Understand your blurry vision symptoms, including 9 causes & common questions.
Blurry vision symptoms
Love at first sight. This may be an abstract concept to some, and it is probably harder to believe in if you experience any trouble with your eyes, such as blurry vision.
As the eyes are among the most complex organs in our bodies, it's only fair to theorize they may be in control of one of the most complex of our emotions. However, if you happen to be experiencing blurry vision, what else in your life may not be clear? Let's go over symptoms of this condition as well as any associated issues.
Common accompanying symptoms of blurry vision
You may experience blurry vision in combination with:
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Causes of blurry vision
Most cases of blurry vision are caused by disorders of refraction (how the eye focuses light), and these can be treated by getting a good eye exam and making sure your glasses and contact lenses are of the appropriate prescription for you.
Myopia, or nearsightedness, results in blurred distance vision. Causes of myopia include:
- Lots of reading
- Some medications
Hyperopia, or farsightedness, results in blurred near vision. Causes of hyperopia include:
- Inflammatory disorders
- Some medications
- Macular degeneration
Scheduling eye exams
Most of the time being far or near sighted isn't due to a particular cause, it just needs to be diagnosed and corrected. It is important to have regular eye exams starting at school age for kids (age 5 or 6) and then every few years as you get older. If you wear glasses or contacts, you need exams every year to make sure your prescription is right and your corrective lenses are working appropriately.
There is another type of refractive error that leads to issues at any distance called astigmatism. Astigmatism is usually genetic, but might also be caused by an eye injury or eye surgery.
With aging, the lens of your eye loses accommodating power (this is termed presbyopia). Presbyopia is not considered to be a refraction error, though it causes symptoms similar to those of farsightedness — the ability to focus on near objects is lost.
In older adults and sometimes in people who aren't all that old, blurry vision is due to cataracts or clouding of the lens of the eye. This can be due to damage from the sun and radiation, as well as genetic causes. This is a key reason to keep up with routine eye exams, especially after the age of 65, as this can be readily treated with surgery.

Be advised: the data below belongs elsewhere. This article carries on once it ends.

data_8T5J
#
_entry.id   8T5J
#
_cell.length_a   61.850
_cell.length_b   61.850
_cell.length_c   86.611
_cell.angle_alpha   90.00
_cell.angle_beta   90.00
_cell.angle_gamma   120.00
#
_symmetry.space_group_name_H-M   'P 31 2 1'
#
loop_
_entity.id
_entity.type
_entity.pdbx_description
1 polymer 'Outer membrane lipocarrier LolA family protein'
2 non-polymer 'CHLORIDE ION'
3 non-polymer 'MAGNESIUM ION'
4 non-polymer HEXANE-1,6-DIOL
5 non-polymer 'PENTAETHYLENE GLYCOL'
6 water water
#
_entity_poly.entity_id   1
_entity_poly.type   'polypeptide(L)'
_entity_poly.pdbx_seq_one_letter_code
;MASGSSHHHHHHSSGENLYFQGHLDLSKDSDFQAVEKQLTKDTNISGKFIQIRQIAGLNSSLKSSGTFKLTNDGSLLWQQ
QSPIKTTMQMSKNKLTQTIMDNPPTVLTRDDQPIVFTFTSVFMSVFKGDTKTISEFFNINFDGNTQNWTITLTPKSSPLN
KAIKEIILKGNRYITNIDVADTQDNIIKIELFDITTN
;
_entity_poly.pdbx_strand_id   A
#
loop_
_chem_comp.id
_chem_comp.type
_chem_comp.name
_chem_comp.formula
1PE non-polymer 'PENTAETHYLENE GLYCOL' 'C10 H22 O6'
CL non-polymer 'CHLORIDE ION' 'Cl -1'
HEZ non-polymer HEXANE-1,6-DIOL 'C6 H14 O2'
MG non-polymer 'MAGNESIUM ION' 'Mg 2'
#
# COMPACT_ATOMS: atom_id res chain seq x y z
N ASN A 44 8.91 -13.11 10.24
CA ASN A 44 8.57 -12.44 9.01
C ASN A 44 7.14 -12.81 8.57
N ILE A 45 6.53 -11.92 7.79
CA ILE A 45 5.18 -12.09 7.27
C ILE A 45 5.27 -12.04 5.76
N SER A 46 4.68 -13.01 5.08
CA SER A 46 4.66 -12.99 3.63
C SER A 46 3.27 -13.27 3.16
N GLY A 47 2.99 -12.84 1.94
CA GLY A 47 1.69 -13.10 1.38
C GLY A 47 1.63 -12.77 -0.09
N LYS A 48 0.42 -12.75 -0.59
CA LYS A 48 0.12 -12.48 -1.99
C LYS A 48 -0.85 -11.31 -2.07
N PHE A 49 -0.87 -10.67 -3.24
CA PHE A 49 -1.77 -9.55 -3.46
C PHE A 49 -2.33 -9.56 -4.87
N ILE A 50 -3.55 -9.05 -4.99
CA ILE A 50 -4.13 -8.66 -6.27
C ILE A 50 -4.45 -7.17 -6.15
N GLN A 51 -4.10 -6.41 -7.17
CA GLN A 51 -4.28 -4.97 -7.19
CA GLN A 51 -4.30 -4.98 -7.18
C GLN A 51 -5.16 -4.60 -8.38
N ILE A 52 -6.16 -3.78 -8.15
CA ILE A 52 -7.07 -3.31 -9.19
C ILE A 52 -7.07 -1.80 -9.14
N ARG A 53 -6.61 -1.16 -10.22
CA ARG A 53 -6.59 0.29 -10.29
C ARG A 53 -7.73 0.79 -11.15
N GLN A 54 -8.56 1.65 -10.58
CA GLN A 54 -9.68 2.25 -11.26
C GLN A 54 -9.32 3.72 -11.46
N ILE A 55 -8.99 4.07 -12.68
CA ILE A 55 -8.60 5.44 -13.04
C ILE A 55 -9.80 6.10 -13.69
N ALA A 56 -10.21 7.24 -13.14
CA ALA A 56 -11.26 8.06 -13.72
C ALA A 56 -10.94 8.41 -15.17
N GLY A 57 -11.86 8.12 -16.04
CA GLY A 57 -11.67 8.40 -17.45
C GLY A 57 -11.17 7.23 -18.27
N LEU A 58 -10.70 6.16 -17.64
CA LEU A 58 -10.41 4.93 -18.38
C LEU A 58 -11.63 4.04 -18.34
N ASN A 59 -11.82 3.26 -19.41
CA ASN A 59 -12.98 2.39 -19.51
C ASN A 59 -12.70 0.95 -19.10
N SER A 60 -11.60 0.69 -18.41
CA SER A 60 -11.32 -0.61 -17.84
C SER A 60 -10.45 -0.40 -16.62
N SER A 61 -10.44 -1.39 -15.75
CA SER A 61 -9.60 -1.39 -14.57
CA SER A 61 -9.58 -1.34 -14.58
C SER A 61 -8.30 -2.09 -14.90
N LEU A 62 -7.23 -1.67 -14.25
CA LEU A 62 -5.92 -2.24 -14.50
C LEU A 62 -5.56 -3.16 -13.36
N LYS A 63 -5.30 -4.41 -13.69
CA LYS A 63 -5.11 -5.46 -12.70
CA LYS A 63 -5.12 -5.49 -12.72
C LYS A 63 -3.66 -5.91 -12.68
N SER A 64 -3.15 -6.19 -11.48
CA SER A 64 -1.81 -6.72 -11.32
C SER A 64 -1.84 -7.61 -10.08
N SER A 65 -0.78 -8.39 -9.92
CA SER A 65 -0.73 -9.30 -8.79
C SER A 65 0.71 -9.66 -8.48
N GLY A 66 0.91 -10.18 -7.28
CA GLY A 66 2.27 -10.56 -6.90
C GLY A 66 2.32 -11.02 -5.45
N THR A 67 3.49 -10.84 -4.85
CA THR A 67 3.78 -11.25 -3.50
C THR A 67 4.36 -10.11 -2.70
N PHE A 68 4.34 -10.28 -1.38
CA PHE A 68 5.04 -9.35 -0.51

In diabetics, there can be damage to the retina, called diabetic retinopathy, that can result in a loss of vision . For this reason, it is key that diabetics get routine eyecare.
Other causes of blurry vision
Other causes of blurry vision may include:
- Brain tumors
- Myasthenia gravis: This is usually associated with double vision
- Incorrect eyeglass/contact lens prescription
- Cranial nerve disease or damage
This list does not constitute medical advice and may not accurately represent what you have.
Age-related macular degeneration (AMD) is an eye disease in which the center of the retina is progressively damaged, leading to gradual central vision loss. The macula, found at the center of the retina, is responsible for producing central..
A cataract is when the lens, a crystalline structure in the eye that normally allows light into the eye, becomes cloudy. Symptoms of a cataract include blurry vision, difficulty seeing at night, glare, difficulty discerning colors, and increased nearsightedness.
The diagnosis is made by examination by an ophtha..
Migraines are headaches of moderate to severe intensity, which happen when blood vessels in the brain swell up. They are episodic and thus can recur often. Most migraine sufferers experience increased sensitivity to sounds and/or lights and become nauseous and vomit.
Top Symptoms: headache, history of headaches, fatigue, nausea, mild headache
Symptoms that always occur with recurrent migraine: headache, history of headaches
Symptoms that never occur with recurrent migraine: fever, headache resulting from a head injury
Urgency: Primary care doctor
Concussion (mild traumatic brain injury) needing imaging
A concussion is also known as mild traumatic brain injury or mild TBI.